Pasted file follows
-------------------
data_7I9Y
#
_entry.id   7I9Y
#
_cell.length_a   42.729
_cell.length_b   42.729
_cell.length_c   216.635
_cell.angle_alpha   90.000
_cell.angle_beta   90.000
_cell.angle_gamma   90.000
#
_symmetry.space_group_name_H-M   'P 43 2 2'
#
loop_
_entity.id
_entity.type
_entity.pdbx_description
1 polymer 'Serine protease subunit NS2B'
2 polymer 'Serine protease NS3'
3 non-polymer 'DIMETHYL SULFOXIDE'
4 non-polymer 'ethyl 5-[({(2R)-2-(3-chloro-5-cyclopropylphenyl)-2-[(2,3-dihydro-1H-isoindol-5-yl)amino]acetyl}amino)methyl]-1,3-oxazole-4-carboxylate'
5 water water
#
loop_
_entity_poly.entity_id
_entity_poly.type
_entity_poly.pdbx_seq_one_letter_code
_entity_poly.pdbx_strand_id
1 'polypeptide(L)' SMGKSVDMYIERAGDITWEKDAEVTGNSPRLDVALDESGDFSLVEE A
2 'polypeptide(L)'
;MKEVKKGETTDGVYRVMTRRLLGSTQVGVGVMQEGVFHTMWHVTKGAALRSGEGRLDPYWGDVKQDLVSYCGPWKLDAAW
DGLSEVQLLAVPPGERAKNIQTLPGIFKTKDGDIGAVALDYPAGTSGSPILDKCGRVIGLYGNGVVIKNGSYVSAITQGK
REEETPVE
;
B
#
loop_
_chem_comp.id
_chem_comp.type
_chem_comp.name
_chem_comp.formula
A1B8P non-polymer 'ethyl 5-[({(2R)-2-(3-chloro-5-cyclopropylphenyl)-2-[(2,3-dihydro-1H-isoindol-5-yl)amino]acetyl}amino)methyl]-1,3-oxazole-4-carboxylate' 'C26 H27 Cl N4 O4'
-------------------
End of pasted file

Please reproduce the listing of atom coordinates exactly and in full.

data_7I9Y
#
_entry.id   7I9Y
#
_cell.length_a   42.729
_cell.length_b   42.729
_cell.length_c   216.635
_cell.angle_alpha   90.000
_cell.angle_beta   90.000
_cell.angle_gamma   90.000
#
_symmetry.space_group_name_H-M   'P 43 2 2'
#
loop_
_entity.id
_entity.type
_entity.pdbx_description
1 polymer 'Serine protease subunit NS2B'
2 polymer 'Serine protease NS3'
3 non-polymer 'DIMETHYL SULFOXIDE'
4 non-polymer 'ethyl 5-[({(2R)-2-(3-chloro-5-cyclopropylphenyl)-2-[(2,3-dihydro-1H-isoindol-5-yl)amino]acetyl}amino)methyl]-1,3-oxazole-4-carboxylate'
5 water water
#
loop_
_entity_poly.entity_id
_entity_poly.type
_entity_poly.pdbx_seq_one_letter_code
_entity_poly.pdbx_strand_id
1 'polypeptide(L)' SMGKSVDMYIERAGDITWEKDAEVTGNSPRLDVALDESGDFSLVEE A
2 'polypeptide(L)'
;MKEVKKGETTDGVYRVMTRRLLGSTQVGVGVMQEGVFHTMWHVTKGAALRSGEGRLDPYWGDVKQDLVSYCGPWKLDAAW
DGLSEVQLLAVPPGERAKNIQTLPGIFKTKDGDIGAVALDYPAGTSGSPILDKCGRVIGLYGNGVVIKNGSYVSAITQGK
REEETPVE
;
B
#
loop_
_chem_comp.id
_chem_comp.type
_chem_comp.name
_chem_comp.formula
A1B8P non-polymer 'ethyl 5-[({(2R)-2-(3-chloro-5-cyclopropylphenyl)-2-[(2,3-dihydro-1H-isoindol-5-yl)amino]acetyl}amino)methyl]-1,3-oxazole-4-carboxylate' 'C26 H27 Cl N4 O4'